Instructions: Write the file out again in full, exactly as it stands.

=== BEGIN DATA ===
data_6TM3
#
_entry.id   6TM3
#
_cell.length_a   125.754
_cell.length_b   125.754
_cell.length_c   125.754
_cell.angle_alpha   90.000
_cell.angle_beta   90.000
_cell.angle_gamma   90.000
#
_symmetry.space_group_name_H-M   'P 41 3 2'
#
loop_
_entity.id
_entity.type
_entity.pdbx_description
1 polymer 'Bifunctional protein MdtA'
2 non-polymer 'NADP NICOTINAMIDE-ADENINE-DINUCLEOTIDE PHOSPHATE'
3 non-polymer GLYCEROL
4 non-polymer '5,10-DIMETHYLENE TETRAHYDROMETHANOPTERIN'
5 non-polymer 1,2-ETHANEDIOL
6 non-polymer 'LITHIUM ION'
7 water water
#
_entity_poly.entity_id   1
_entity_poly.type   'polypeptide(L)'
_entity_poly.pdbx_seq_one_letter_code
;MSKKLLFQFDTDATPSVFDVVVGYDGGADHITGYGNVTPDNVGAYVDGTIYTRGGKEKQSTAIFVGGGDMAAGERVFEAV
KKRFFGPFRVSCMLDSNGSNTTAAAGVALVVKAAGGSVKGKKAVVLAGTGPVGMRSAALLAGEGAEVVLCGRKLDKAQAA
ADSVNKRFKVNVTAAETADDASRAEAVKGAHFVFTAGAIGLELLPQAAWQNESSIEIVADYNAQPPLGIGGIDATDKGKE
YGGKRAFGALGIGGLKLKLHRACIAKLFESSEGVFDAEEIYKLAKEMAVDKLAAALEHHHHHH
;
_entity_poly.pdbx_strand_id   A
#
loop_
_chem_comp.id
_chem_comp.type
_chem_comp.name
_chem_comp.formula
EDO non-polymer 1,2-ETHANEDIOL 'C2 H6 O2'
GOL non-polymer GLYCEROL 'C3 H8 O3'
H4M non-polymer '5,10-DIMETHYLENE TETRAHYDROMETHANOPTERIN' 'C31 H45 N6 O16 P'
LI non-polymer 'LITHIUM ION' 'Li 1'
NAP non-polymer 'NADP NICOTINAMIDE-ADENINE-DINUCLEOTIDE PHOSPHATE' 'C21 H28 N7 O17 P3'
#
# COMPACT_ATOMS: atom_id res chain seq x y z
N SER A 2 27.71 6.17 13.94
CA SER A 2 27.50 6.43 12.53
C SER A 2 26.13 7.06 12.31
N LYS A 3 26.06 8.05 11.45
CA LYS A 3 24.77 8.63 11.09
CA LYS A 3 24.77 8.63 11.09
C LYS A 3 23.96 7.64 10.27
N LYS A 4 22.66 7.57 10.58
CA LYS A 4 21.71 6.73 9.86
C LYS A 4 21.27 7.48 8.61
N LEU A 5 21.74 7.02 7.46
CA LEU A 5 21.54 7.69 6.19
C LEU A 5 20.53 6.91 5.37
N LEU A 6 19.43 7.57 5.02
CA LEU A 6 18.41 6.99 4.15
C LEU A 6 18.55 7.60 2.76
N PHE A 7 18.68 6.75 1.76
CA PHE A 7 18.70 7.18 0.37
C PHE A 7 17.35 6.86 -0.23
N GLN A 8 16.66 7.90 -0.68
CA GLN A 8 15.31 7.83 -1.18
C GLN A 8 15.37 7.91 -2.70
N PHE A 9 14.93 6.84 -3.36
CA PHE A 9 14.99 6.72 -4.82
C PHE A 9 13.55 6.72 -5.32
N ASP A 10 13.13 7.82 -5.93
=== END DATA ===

data_6TM3
#
_entry.id   6TM3
#
_cell.length_a   125.754
_cell.length_b   125.754
_cell.length_c   125.754
_cell.angle_alpha   90.000
_cell.angle_beta   90.000
_cell.angle_gamma   90.000
#
_symmetry.space_group_name_H-M   'P 41 3 2'
#
loop_
_entity.id
_entity.type
_entity.pdbx_description
1 polymer 'Bifunctional protein MdtA'
2 non-polymer 'NADP NICOTINAMIDE-ADENINE-DINUCLEOTIDE PHOSPHATE'
3 non-polymer GLYCEROL
4 non-polymer '5,10-DIMETHYLENE TETRAHYDROMETHANOPTERIN'
5 non-polymer 1,2-ETHANEDIOL
6 non-polymer 'LITHIUM ION'
7 water water
#
_entity_poly.entity_id   1
_entity_poly.type   'polypeptide(L)'
_entity_poly.pdbx_seq_one_letter_code
;MSKKLLFQFDTDATPSVFDVVVGYDGGADHITGYGNVTPDNVGAYVDGTIYTRGGKEKQSTAIFVGGGDMAAGERVFEAV
KKRFFGPFRVSCMLDSNGSNTTAAAGVALVVKAAGGSVKGKKAVVLAGTGPVGMRSAALLAGEGAEVVLCGRKLDKAQAA
ADSVNKRFKVNVTAAETADDASRAEAVKGAHFVFTAGAIGLELLPQAAWQNESSIEIVADYNAQPPLGIGGIDATDKGKE
YGGKRAFGALGIGGLKLKLHRACIAKLFESSEGVFDAEEIYKLAKEMAVDKLAAALEHHHHHH
;
_entity_poly.pdbx_strand_id   A
#
loop_
_chem_comp.id
_chem_comp.type
_chem_comp.name
_chem_comp.formula
EDO non-polymer 1,2-ETHANEDIOL 'C2 H6 O2'
GOL non-polymer GLYCEROL 'C3 H8 O3'
H4M non-polymer '5,10-DIMETHYLENE TETRAHYDROMETHANOPTERIN' 'C31 H45 N6 O16 P'
LI non-polymer 'LITHIUM ION' 'Li 1'
NAP non-polymer 'NADP NICOTINAMIDE-ADENINE-DINUCLEOTIDE PHOSPHATE' 'C21 H28 N7 O17 P3'
#
# COMPACT_ATOMS: atom_id res chain seq x y z
N SER A 2 27.71 6.17 13.94
CA SER A 2 27.50 6.43 12.53
C SER A 2 26.13 7.06 12.31
N LYS A 3 26.06 8.05 11.45
CA LYS A 3 24.77 8.63 11.09
CA LYS A 3 24.77 8.63 11.09
C LYS A 3 23.96 7.64 10.27
N LYS A 4 22.66 7.57 10.58
CA LYS A 4 21.71 6.73 9.86
C LYS A 4 21.27 7.48 8.61
N LEU A 5 21.74 7.02 7.46
CA LEU A 5 21.54 7.69 6.19
C LEU A 5 20.53 6.91 5.37
N LEU A 6 19.43 7.57 5.02
CA LEU A 6 18.41 6.99 4.15
C LEU A 6 18.55 7.60 2.76
N PHE A 7 18.68 6.75 1.76
CA PHE A 7 18.70 7.18 0.37
C PHE A 7 17.35 6.86 -0.23
N GLN A 8 16.66 7.90 -0.68
CA GLN A 8 15.31 7.83 -1.18
C GLN A 8 15.37 7.91 -2.70
N PHE A 9 14.93 6.84 -3.36
CA PHE A 9 14.99 6.72 -4.82
C PHE A 9 13.55 6.72 -5.32
N ASP A 10 13.13 7.82 -5.93